This season, the Crimson Tide has fielded the most talented, versatile, and deep defensive line under Saban's tenure. Typically, I talk here about the players leaving and the spots they will leave open, and we all mourn together and play sad music as we prepare for the impending departure.
But have faith, fellow Tide faithful! This time is different. Brandon "Not-Quite-Terrance-Cody" Ivory and Anthony "Wait-He-Still-Exists?" Orr are the only two seniors on the defensive line. Anthony Orr has pretty much never seen the field, and Brandon Ivory is just a situational run-stopper that really only gets to play against Arkansas and LSU.
JUCO transfer Jarran Reed has put together a splendid season, and is a wild card candidate for the "SURPRISE!!! I'm going to the NFL early, sayonara suckers!" Player this year, but will more likely than not return, along with A'Shawn Robinson, Jonathan Allen, and D.J. Pettway as the main contributors. DaShawn Hand, Dalvin Tomlinson, Darren Lake, Dee Liner, and Korren Kirven will, barring transfers, also will return. The trio large freshman nose tackles- Josh Frazier, Johnny Dwight, and O.J. Smith- round out the group.
I hesitate to title this section "The Scheme" this time. I've spent almost the entire second half of the season trying to determine what scheme Saban runs on the line. After about 50 lines of notes in my notepad of jotting down the big men in on every play, you want to know what my final conclusion is? He uses every line scheme and combination of players that has ever been thought of in the history of football.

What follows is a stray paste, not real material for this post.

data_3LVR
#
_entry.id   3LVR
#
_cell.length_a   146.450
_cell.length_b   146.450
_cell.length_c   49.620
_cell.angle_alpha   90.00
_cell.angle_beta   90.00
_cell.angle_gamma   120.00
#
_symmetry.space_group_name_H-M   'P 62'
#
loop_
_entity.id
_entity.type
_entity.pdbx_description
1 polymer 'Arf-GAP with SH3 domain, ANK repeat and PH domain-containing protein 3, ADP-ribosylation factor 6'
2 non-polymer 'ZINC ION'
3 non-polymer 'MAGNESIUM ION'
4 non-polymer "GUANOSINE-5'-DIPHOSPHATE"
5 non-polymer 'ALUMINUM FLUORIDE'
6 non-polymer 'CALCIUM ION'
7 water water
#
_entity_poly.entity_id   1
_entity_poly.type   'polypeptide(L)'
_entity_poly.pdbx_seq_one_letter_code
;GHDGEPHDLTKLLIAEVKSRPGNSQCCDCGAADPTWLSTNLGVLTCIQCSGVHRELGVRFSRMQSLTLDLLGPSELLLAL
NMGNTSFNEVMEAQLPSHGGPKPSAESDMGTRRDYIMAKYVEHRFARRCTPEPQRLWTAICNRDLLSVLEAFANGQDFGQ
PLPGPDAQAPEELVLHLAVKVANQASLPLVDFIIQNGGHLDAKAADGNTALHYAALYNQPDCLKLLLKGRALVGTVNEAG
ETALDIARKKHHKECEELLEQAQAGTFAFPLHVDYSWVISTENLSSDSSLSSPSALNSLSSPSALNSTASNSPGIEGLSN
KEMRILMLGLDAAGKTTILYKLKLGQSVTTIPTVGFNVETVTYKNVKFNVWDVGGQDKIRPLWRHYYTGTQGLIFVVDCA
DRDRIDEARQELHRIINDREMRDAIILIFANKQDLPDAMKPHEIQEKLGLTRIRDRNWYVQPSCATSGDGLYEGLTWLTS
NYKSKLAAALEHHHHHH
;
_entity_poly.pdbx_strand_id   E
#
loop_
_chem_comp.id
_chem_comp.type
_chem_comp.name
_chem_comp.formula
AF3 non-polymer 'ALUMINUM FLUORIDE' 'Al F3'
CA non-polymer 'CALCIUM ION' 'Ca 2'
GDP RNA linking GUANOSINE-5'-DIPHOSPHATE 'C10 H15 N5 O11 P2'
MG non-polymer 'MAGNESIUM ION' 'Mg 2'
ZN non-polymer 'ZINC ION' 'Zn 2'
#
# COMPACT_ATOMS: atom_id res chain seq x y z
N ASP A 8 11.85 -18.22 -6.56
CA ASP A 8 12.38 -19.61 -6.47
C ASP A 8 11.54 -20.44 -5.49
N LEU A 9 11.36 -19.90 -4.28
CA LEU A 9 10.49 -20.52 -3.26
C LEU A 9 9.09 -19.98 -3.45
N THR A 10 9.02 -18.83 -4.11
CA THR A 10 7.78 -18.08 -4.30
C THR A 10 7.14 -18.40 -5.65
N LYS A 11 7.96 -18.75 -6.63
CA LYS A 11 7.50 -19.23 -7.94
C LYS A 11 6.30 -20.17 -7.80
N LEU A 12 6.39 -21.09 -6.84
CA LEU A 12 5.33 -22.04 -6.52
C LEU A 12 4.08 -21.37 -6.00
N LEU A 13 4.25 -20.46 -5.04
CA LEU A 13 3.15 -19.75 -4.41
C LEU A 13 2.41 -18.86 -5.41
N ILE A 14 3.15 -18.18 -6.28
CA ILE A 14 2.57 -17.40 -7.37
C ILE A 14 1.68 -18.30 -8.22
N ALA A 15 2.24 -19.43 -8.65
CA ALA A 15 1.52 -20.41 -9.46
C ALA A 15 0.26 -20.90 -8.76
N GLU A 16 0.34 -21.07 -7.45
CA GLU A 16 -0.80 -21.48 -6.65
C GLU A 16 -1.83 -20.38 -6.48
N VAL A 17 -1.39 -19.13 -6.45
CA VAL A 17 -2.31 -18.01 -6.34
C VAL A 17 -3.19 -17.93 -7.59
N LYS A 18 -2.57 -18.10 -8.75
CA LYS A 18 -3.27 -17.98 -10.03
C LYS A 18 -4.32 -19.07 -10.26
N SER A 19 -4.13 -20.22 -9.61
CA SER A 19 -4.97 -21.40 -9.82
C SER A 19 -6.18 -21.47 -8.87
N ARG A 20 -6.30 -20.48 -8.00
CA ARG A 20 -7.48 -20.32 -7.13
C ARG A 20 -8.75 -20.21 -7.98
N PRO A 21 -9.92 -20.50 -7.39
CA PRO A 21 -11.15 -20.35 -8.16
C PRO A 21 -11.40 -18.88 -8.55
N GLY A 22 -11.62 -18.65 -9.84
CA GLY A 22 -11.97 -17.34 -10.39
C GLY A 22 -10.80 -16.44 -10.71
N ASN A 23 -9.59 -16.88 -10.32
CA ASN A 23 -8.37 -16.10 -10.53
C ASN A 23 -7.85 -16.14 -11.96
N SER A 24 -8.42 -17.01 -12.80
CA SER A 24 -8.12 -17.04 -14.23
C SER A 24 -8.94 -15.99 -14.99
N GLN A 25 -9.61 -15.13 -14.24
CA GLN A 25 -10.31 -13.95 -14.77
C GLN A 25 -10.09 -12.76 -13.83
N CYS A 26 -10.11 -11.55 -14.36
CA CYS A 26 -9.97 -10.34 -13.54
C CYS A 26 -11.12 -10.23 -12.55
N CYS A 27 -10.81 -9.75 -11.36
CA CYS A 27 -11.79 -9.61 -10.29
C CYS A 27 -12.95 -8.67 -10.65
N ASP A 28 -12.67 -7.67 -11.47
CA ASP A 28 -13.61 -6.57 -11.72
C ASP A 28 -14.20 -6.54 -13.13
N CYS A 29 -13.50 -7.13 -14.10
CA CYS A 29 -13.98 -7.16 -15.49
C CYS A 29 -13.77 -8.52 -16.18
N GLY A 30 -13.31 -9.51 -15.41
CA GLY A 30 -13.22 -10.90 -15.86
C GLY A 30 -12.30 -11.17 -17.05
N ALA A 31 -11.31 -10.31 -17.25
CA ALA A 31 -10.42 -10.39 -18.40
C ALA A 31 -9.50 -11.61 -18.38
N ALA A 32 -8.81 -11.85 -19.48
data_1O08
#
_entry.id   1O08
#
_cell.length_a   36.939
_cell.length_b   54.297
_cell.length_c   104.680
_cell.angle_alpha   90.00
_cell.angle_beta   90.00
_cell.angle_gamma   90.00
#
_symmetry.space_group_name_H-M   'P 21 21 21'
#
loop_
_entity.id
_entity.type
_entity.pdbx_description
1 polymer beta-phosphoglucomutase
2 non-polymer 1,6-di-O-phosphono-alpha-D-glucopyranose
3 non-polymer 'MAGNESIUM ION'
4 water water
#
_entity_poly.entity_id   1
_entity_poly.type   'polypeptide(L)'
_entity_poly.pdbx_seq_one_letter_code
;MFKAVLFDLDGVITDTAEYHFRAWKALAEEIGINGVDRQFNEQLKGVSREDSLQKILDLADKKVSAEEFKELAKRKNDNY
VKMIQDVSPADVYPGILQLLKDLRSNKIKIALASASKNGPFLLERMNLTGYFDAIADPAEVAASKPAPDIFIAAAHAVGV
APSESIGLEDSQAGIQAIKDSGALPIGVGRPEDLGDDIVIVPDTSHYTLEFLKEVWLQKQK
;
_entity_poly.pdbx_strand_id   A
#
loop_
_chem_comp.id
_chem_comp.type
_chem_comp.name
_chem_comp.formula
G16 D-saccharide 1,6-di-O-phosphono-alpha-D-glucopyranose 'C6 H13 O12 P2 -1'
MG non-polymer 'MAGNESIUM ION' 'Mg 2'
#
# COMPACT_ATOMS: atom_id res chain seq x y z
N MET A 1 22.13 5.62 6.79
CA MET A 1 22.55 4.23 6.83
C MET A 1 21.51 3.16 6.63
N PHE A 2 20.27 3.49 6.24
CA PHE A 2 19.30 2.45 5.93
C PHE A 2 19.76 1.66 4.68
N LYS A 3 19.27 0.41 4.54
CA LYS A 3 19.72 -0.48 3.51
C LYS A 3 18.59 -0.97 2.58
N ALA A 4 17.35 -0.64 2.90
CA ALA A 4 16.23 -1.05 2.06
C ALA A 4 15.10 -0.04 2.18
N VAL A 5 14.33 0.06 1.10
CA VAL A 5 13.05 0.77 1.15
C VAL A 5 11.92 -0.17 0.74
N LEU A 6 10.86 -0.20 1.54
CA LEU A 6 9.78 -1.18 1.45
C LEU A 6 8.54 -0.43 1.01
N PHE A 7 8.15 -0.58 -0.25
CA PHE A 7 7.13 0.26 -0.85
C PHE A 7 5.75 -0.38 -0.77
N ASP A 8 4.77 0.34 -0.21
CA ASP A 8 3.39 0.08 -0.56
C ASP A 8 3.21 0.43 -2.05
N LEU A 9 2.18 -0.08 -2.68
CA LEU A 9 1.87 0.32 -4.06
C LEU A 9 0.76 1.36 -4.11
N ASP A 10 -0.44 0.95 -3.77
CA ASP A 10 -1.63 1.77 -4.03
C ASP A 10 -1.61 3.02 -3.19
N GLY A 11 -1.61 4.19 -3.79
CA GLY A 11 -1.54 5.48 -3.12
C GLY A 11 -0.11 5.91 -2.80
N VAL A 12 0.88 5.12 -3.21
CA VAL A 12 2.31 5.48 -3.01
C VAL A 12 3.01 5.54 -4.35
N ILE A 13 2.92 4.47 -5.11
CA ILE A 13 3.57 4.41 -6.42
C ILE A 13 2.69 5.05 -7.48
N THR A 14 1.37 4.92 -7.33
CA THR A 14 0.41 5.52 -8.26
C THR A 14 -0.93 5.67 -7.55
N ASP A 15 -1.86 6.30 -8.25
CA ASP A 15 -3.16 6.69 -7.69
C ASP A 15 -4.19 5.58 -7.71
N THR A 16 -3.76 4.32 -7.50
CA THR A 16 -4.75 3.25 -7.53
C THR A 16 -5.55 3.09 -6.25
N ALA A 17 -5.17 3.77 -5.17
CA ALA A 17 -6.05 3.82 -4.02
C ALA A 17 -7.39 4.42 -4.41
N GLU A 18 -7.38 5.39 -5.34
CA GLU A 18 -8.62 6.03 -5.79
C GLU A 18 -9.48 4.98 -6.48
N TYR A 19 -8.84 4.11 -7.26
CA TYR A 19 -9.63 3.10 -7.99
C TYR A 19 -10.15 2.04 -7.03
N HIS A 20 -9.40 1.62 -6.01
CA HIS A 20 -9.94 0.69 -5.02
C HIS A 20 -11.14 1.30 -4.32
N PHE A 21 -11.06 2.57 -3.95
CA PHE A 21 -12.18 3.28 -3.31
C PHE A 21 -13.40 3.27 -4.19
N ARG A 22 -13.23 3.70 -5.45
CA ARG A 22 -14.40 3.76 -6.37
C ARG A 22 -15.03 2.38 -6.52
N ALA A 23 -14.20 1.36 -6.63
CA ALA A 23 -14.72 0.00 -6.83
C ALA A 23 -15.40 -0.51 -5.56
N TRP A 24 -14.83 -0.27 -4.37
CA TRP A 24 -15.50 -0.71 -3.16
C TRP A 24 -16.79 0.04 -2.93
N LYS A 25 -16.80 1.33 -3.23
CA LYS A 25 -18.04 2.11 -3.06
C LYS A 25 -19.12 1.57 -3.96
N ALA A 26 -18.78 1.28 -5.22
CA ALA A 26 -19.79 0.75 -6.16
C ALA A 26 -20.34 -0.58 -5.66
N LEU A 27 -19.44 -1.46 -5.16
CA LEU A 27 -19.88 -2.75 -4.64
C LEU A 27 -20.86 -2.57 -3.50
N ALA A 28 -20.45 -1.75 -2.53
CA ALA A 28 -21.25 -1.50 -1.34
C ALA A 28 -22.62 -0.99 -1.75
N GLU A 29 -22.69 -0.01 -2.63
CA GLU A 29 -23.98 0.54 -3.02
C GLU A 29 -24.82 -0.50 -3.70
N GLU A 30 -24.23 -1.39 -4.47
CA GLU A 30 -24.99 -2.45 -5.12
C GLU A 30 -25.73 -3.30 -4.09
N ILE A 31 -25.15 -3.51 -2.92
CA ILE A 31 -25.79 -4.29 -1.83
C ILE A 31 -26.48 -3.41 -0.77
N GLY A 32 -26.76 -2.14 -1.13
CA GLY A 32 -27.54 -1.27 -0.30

So instead, I am just going to give a quick definition of each possible position along the line. It's like a dictionary, but about football, so maybe not as bad as a dictionary. More like a thesaurus, because that is a much cooler sounding book.
Obviously, coaches don't always agree with their naming and terminology, but for the purposes of this article, here is a quick graphic I made to visualize everything:
The happy circles all represent the five lineman and two tight ends right before the have to block Alabama's defensive line for the first time. The letters represents gaps, where the "A gap" is between the guard and center and so on. Each of the numbers represent where a defensive lineman will line up in relation to the offensive lineman. Each position is referred to as a "5-technique" or a "3-tech," etc.
O-Technique- Often referred to as the nose tackle, this is always the biggest dude on defense. He lines up directly over the center, and is expected to defend both of the A-gaps, and often draw a double team from one of the guards. This is primarily used in a base 3-4 defense, and has mostly been phased out recently due to so many offenses running spread. Terrance Cody was the most famous one here at Bama, and Brandon Ivory has manned it this year.
1-Technique- This is known as the tilted nose, and is the 4-3 version of a nose tackle. He lines up over one shoulder of the center, and attacks only the A-gap on his side. He is expected to command a double team of the center and the guard, and disrupt running plays in the backfield. After playing outside most of last year, A'Shawn Robinson has primarily played here (though he moves all over the line).